“When the boys grew up, Esau became a skillful hunter, a man of the outdoors; but Jacob became a mild man, a man of the tent.”  (Genesis 25:27)

            As a philosophy professor, I have always enjoyed the worldview of Friedrich Nietzsche.  I disagree with almost everything he says, beginning with his most famous lines “God is dead.”  But I have always learned from him.  He taught that Western culture had taken a wrong turn since Socrates, emphasizing reason over passion.  This was particularly true during the Enlightenment, with Kant’s famous teaching sapere aude, “dare to reason.”  To Nietzsche, it was time to reject the life of reason for the life of passion.

            Nietzsche spoke of two brothers, sons of Zeus, Dionysus and Apollo.  Dionysus was the god of wine, dance, pleasure, and irrationality.  Apollo was the god of the sun, art, music, and rationality.  In his book The Birth of Tragedy, he calls for a return to a Dionysian rather than an Apollonian approach to living, a life of passion rather than a life of reason.  One of the reasons is that Nietzsche taught a doctrine known as Eternal Return.  We will be forced to continually live our lives over and over.  If we must live life over and over, we ought to live a life that fulfills our passions.  Nietzsche said that each of us should seek to become an Übermensch, “superman” long before Clark Kent.  We should live by our emotions rather than by our logic.

            Nietzsche was not the only Enlightenment figure to say this.  Philosopher David Hume taught, “Reason is the slave to the passions.”  Passion is certainly important.  But Jewish tradition teaches that our reason ought to control our passions, not the other way around.  The Talmud teaches, “Who is strong?  Whoever controls their passions.”  (Avot 4:1)

            The idea of two brothers, one who embodies passions and one who embodies reason, is at the center of this week’s Torah reading.  Twin brothers Esau and Jacob fight one another while they are still in the womb.  Esau is an outdoorsman, a hunter, a man of passion.  He is willing to give up his birthright for a bowl of lentil soup.  Satisfying his hunger is more important than his family heritage.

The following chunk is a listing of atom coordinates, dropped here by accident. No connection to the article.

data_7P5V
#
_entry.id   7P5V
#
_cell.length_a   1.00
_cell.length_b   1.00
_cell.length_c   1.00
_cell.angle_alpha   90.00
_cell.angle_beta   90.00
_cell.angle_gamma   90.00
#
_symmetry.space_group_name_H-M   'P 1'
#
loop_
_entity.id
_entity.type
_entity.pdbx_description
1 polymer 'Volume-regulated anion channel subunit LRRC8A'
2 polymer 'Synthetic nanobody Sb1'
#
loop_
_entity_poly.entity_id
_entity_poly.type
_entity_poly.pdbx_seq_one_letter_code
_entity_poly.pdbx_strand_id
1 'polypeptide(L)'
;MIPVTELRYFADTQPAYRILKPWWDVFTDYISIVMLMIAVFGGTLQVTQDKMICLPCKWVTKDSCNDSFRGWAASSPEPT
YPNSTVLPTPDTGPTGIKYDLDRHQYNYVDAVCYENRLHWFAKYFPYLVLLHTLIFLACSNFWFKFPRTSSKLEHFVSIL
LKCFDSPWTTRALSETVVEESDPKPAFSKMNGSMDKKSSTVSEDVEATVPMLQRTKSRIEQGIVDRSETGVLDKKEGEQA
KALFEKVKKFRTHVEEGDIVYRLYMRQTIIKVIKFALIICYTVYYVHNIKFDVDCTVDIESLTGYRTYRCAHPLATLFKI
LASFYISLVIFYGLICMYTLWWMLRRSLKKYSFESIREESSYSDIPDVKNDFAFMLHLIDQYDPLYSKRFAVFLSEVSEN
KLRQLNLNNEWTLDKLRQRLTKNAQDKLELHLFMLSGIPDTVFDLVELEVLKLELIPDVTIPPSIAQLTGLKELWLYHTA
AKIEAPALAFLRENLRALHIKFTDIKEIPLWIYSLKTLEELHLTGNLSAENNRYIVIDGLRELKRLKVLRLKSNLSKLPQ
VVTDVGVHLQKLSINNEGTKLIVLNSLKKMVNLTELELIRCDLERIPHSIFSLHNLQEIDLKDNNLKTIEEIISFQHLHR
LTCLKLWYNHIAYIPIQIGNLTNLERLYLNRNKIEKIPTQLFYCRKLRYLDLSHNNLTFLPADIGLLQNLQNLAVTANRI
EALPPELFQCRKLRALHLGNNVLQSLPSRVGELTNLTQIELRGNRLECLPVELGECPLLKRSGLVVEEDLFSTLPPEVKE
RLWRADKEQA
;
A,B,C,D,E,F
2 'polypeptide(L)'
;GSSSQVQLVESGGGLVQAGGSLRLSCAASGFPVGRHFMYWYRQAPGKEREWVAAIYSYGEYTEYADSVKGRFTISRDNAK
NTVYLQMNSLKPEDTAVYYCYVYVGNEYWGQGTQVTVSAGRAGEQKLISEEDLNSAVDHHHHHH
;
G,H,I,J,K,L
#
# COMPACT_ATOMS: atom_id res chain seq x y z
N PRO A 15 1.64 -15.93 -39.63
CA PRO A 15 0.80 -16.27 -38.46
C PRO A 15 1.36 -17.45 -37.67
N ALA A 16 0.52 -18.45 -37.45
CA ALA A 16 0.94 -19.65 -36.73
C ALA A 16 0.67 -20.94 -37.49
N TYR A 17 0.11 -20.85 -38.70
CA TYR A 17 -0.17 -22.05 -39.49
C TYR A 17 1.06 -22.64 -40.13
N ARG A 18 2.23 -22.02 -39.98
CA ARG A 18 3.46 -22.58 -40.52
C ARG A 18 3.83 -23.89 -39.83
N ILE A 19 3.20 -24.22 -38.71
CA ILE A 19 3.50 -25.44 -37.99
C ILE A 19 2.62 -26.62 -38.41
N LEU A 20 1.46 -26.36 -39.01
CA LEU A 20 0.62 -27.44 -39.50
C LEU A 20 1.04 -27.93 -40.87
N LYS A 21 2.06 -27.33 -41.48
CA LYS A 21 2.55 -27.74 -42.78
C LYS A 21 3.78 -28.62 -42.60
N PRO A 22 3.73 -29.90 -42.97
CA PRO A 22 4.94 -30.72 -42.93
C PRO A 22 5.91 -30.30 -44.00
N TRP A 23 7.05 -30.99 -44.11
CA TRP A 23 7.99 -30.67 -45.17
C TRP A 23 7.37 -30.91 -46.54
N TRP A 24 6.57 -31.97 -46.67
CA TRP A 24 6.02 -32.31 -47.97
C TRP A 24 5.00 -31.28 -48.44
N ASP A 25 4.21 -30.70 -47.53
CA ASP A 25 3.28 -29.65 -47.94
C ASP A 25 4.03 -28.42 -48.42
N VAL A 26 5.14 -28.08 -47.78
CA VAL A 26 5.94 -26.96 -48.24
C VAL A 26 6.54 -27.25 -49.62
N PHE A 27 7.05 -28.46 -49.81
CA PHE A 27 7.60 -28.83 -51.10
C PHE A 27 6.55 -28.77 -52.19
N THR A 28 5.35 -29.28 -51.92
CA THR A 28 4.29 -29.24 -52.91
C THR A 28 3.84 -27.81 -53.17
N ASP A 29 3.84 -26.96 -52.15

Jacob, on the other hand, is a man of the tent.  The Rabbis see him as a man who loves learning, an intellectual, a thinker who sought answers to life’s deepest questions.  Rebecca, mother of Esau and Jacob, understands that although Esau is the older son, the covenant must go to Jacob.  Jacob becomes the patriarch of a people who devote their lives to intellectual pursuits.  To be a Jew, one can live a passionate life, but that passion must be tempered by reason.

            Nietzsche had no love of Judaism, nor its daughter religion Christianity.  (However, Nietzsche was not an antisemite, unlike his sister who was a vicious Jew hater.)   In fact, he was a deeply decent person, who went insane after being attacked for trying to rescue a horse.  But Jews have followed a different path.  They have realized throughout their history that passion must be ruled by reason. Jews must not give up their heritage because they are hungry for a bowl of soup.  They have always treasured the life ruled by reason.

            Later Malachi, in the prophetic portion we read this week, says that God loves Jacob and hates Esau.  Protestant leader John Calvin learned from this a doctrine of predestination, that God rewards some people and punishes others from the beginning.  But perhaps we can reinterpret the prophetic verse.  Perhaps God loves people who think before they act, who try to live by their reason.  And God dislikes people who act out their passions, without thinking about the consequences of their actions.

            The conflict between reason and passion is as old as Greek mythology and the Bible, and as new as today’s headlines.  We need a life of passion.  But that passion must be ruled by reason.  That is why God chose Jacob over Esau to continue God’s covenant.